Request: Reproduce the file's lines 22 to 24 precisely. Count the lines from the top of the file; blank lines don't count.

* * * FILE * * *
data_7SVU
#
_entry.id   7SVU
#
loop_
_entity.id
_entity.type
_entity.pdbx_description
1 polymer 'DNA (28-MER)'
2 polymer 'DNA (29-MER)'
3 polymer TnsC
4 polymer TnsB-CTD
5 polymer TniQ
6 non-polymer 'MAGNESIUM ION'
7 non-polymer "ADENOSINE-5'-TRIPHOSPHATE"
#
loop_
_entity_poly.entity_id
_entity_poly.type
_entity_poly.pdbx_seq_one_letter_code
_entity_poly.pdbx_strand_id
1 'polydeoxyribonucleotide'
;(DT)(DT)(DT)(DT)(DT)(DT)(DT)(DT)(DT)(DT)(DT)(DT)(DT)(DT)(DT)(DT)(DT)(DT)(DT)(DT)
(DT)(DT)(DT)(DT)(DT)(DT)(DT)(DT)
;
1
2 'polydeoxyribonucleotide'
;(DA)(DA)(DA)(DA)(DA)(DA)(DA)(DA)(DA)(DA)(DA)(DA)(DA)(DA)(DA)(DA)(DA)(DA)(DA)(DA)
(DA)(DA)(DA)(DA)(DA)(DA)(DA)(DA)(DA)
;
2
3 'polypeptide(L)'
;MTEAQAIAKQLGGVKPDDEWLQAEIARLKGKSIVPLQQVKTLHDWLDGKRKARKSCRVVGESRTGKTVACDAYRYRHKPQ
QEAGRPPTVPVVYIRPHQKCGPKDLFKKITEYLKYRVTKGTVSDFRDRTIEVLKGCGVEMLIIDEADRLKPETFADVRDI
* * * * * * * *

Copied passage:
1 'polydeoxyribonucleotide'
;(DT)(DT)(DT)(DT)(DT)(DT)(DT)(DT)(DT)(DT)(DT)(DT)(DT)(DT)(DT)(DT)(DT)(DT)(DT)(DT)
(DT)(DT)(DT)(DT)(DT)(DT)(DT)(DT)